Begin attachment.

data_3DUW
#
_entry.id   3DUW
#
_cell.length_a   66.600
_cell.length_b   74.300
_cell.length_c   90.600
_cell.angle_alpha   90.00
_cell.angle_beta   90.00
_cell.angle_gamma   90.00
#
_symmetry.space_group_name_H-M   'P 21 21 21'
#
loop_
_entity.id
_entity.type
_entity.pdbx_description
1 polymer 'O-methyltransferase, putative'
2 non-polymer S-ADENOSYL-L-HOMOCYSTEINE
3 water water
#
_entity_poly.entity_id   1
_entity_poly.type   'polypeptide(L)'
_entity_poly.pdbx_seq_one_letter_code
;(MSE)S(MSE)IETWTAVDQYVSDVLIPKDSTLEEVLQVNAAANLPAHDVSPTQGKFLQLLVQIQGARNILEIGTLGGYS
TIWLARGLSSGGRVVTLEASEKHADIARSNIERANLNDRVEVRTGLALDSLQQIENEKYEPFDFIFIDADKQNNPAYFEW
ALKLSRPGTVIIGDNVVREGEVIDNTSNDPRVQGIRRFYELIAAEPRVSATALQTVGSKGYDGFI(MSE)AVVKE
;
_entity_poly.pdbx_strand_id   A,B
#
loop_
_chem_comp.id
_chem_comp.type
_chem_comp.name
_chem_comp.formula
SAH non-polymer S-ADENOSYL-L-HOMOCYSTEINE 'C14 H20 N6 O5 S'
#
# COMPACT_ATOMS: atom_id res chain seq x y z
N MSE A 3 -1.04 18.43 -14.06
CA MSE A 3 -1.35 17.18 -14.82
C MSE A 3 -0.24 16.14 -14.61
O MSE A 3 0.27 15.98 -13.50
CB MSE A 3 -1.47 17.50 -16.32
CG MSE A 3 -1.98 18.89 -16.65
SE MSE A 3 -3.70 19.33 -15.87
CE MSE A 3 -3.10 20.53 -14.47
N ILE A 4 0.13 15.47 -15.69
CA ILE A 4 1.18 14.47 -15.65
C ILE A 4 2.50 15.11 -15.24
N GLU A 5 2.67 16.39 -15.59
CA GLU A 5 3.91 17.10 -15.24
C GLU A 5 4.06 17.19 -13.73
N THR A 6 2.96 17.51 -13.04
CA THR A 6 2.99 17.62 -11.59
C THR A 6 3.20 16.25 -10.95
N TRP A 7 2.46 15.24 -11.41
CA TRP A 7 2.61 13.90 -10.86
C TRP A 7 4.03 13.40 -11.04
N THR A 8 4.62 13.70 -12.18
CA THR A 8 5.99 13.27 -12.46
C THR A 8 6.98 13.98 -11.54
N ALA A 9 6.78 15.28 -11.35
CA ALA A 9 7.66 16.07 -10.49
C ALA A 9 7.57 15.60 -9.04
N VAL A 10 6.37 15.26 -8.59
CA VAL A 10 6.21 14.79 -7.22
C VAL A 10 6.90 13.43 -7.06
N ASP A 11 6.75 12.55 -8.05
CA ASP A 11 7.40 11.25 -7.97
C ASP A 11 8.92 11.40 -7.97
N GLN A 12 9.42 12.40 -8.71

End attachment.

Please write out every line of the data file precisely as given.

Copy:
data_3DUW
#
_entry.id   3DUW
#
_cell.length_a   66.600
_cell.length_b   74.300
_cell.length_c   90.600
_cell.angle_alpha   90.00
_cell.angle_beta   90.00
_cell.angle_gamma   90.00
#
_symmetry.space_group_name_H-M   'P 21 21 21'
#
loop_
_entity.id
_entity.type
_entity.pdbx_description
1 polymer 'O-methyltransferase, putative'
2 non-polymer S-ADENOSYL-L-HOMOCYSTEINE
3 water water
#
_entity_poly.entity_id   1
_entity_poly.type   'polypeptide(L)'
_entity_poly.pdbx_seq_one_letter_code
;(MSE)S(MSE)IETWTAVDQYVSDVLIPKDSTLEEVLQVNAAANLPAHDVSPTQGKFLQLLVQIQGARNILEIGTLGGYS
TIWLARGLSSGGRVVTLEASEKHADIARSNIERANLNDRVEVRTGLALDSLQQIENEKYEPFDFIFIDADKQNNPAYFEW
ALKLSRPGTVIIGDNVVREGEVIDNTSNDPRVQGIRRFYELIAAEPRVSATALQTVGSKGYDGFI(MSE)AVVKE
;
_entity_poly.pdbx_strand_id   A,B
#
loop_
_chem_comp.id
_chem_comp.type
_chem_comp.name
_chem_comp.formula
SAH non-polymer S-ADENOSYL-L-HOMOCYSTEINE 'C14 H20 N6 O5 S'
#
# COMPACT_ATOMS: atom_id res chain seq x y z
N MSE A 3 -1.04 18.43 -14.06
CA MSE A 3 -1.35 17.18 -14.82
C MSE A 3 -0.24 16.14 -14.61
O MSE A 3 0.27 15.98 -13.50
CB MSE A 3 -1.47 17.50 -16.32
CG MSE A 3 -1.98 18.89 -16.65
SE MSE A 3 -3.70 19.33 -15.87
CE MSE A 3 -3.10 20.53 -14.47
N ILE A 4 0.13 15.47 -15.69
CA ILE A 4 1.18 14.47 -15.65
C ILE A 4 2.50 15.11 -15.24
N GLU A 5 2.67 16.39 -15.59
CA GLU A 5 3.91 17.10 -15.24
C GLU A 5 4.06 17.19 -13.73
N THR A 6 2.96 17.51 -13.04
CA THR A 6 2.99 17.62 -11.59
C THR A 6 3.20 16.25 -10.95
N TRP A 7 2.46 15.24 -11.41
CA TRP A 7 2.61 13.90 -10.86
C TRP A 7 4.03 13.40 -11.04
N THR A 8 4.62 13.70 -12.18
CA THR A 8 5.99 13.27 -12.46
C THR A 8 6.98 13.98 -11.54
N ALA A 9 6.78 15.28 -11.35
CA ALA A 9 7.66 16.07 -10.49
C ALA A 9 7.57 15.60 -9.04
N VAL A 10 6.37 15.26 -8.59
CA VAL A 10 6.21 14.79 -7.22
C VAL A 10 6.90 13.43 -7.06
N ASP A 11 6.75 12.55 -8.05
CA ASP A 11 7.40 11.25 -7.97
C ASP A 11 8.92 11.40 -7.97
N GLN A 12 9.42 12.40 -8.71